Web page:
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   Discipline is a positive concept. Without  it no one could achieve their goals. Without it no one would be an expert at or of anything. Discipline is what makes good things happen: winning games, acquiring contracts in business, losing weight, becoming fit and strong, learning something new, and most importantly, having and keeping relationships with others. Without discipline society does not exist, there would be anarchy. Democracy does not thrive without discipline.       Often when discipline is thought of in a school setting, it retains its negative connotations. As in, "the usual suspects are sitting outside the discipline office." Staff and teachers also look to the discipline office to mete out some form of punishment (preferably harsh and swift.) Students also maintain this idea of discipline, that it is about restraint, punishment and exclusion.        The first step is to replace the negative with the true meaning of discipline. It is through the practice of discipline that we don’t make the mistakes that are associated with punishment.  When students and adults break rules, it is usually due to a momentary lapse in judgement and self discipline. If a student or an adult repeatedly break rules, it is usually because they lack a particular skill to deal with a situation. In those cases, it is not punishment but a logical consequence along with teaching of the missing skill.       As with other academic subjects, conferencing on behavior and self discipline go a long way to improve a skill base. Asking students to identify their “mistake” or “unexpected” behaviors” and then pursuing a discussion on redirection will start the student on the right path. As with other academic skills, many reminders and opportunities to practice and discuss will help to solidify the skill. This helps to give the student ownership in the problem and in the solution.       Relationship in key in modeling and teaching discipline. Students need to trust the adults. Simple things like knowing the students name and what they are interested in can build respect in the relationship and open the door to that student achieving self discipline. Remember, schools are building a society one student at a time. It is well worth the investment.
Posted by AUDREY.FLOJO-COLLETTI  On Jun 28, 2018 at 2:03 PM 2 Comments
  
Winter has arrived with a blast of arctic weather.  Unfortunately, this means indoor recess when temperatures dip below 15 degrees. I worry when children do not have the opportunity to get some fresh air and sunshine. More often now children are relegated to the indoors because of schedules, extreme weather and safety issues. In Richard Louv’s book, Last Child in the Woods, http://richardlouv.com/books/ , he explores the importance of nature for emotional regulation. Consider spending some time outside this winter, even with the arctic air. Silver Lake Nature Center is a beautiful and family friendly resource for short hikes and explorations of nature. As for school, recess is on if we are at 15 degrees.  Layered clothing, socks, hats and mittens are passports to the outside. Children thrive on a brisk blue sky day! On the unfortunate days when recess is indoors, we encourage children to engage their imaginations, play quiet games with friends, read, draw and create. Hopefully, children are learning to appreciate the exhilaration of the cold and the warmth of an indoor day.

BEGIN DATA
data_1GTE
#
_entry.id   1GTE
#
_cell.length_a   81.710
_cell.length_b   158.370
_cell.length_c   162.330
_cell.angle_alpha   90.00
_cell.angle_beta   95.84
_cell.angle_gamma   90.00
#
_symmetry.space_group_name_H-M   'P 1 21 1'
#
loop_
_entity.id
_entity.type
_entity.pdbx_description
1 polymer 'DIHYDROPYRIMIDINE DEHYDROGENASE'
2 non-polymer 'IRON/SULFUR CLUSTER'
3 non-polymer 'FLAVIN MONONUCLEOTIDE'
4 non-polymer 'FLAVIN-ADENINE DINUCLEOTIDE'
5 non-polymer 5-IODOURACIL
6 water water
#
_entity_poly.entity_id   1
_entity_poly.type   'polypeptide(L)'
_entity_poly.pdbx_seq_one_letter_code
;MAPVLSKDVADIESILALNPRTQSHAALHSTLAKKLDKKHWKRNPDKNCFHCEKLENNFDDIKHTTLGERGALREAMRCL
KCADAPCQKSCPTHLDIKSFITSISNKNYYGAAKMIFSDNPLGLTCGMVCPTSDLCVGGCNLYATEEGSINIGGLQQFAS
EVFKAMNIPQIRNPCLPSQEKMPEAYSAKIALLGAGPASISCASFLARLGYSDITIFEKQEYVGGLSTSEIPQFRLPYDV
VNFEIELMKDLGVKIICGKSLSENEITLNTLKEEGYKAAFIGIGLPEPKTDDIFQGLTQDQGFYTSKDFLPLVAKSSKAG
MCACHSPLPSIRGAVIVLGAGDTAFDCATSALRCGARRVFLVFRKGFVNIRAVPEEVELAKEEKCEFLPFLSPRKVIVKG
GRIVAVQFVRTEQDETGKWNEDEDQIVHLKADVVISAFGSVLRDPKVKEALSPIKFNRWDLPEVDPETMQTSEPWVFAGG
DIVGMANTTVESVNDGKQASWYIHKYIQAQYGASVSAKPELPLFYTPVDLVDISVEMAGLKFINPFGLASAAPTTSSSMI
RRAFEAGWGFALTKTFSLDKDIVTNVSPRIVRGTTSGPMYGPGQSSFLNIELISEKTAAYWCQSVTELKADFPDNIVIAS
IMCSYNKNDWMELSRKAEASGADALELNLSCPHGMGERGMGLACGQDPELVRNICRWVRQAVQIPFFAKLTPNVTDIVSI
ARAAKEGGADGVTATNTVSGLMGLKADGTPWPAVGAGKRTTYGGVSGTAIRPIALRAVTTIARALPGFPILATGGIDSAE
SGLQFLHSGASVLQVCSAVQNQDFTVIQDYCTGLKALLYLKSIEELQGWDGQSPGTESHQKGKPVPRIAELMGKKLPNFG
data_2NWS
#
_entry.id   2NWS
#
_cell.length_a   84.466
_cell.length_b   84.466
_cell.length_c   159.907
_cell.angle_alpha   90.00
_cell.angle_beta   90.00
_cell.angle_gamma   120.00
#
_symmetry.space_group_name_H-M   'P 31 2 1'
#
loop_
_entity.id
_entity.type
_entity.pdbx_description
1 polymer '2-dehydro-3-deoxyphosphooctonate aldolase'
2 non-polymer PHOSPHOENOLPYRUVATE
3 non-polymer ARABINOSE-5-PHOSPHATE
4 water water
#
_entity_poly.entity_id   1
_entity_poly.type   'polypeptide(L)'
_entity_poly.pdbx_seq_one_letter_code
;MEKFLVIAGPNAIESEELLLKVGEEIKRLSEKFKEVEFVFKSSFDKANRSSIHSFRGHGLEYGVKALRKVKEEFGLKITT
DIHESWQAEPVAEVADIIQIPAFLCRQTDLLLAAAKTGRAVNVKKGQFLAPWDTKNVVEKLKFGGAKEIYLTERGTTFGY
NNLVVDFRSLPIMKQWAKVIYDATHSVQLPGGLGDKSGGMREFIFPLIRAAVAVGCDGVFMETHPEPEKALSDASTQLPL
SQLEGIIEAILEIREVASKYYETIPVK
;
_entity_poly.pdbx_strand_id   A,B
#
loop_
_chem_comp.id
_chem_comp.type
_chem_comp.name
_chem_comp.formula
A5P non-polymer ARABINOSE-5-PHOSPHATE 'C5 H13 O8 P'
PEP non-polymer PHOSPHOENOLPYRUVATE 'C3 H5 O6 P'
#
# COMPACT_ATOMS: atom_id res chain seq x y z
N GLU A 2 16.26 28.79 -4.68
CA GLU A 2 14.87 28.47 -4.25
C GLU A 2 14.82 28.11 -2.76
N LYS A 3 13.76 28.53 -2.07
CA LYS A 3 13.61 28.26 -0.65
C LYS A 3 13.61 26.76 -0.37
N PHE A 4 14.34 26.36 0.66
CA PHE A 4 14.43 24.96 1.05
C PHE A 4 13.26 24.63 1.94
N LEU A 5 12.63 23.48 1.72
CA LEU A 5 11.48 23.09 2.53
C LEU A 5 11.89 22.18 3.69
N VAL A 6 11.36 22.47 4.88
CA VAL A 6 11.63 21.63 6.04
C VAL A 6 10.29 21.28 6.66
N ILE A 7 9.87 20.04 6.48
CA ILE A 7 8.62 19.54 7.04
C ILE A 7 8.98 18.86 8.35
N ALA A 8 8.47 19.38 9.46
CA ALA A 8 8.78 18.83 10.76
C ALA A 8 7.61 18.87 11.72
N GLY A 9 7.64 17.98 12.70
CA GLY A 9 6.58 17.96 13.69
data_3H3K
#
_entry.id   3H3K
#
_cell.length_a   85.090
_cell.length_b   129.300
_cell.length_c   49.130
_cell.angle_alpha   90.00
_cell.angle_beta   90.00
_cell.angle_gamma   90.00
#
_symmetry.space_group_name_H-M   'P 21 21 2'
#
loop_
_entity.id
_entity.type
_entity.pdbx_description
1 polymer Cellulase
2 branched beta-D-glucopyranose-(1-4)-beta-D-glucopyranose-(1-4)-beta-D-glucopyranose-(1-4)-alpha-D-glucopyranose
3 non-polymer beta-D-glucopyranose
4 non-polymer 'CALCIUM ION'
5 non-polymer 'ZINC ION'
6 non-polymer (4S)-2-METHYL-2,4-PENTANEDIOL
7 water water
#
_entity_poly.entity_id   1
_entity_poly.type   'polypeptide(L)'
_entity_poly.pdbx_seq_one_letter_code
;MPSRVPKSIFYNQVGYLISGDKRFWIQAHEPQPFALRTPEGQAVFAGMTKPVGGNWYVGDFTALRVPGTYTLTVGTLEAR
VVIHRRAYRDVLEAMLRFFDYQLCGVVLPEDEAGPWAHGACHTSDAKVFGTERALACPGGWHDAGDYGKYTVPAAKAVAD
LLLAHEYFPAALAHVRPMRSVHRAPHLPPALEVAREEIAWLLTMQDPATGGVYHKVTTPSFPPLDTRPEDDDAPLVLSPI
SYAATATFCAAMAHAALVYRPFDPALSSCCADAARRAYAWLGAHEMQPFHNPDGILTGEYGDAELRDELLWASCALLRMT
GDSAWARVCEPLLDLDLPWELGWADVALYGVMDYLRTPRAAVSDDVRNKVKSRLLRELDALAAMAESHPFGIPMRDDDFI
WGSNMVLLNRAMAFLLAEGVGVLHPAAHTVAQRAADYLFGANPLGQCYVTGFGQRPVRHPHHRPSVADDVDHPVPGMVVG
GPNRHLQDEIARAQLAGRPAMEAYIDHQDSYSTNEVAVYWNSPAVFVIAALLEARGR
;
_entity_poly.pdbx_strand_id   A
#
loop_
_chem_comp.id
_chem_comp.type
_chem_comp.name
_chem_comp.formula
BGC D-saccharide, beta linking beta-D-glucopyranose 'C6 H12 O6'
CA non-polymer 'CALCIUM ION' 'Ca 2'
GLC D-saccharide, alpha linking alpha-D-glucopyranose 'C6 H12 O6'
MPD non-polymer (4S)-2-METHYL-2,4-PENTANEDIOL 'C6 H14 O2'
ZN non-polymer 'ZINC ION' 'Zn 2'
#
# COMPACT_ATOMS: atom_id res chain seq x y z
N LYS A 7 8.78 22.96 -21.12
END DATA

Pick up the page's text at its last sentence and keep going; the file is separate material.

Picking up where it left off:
Posted by AUDREY.FLOJO-COLLETTI  On Jan 02, 2018 at 2:10 PM 37 Comments
  
As we visit classrooms to observe student learning, I am always amazed at the potential that I see in those desks. This month we focused on students using various strategies to solve problems. Children are amazing problem solvers. I have had many interesting conversations with students regarding their thought process when solving a particular problem. Our classrooms are the incubators of the future. How many of our students will be instrumental in solving the problems we are now facing as a global society. How can we best prepare them? In reading and researching, the consistent answer is that students need to be first and foremost curious about their world. Always having a question in mind  is the driving force behind discovery. Classrooms are now shifting from a place where teachers ask questions and students give answers to a place where student ask questions and everyone explores the question together. Maybe the question leads to more questions. Einstein famously asked endless streams of questions. "I have no special talents. I am only passionately curious." 
Posted by AUDREY.FLOJO-COLLETTI  On Dec 05, 2017 at 9:26 AM 20 Comments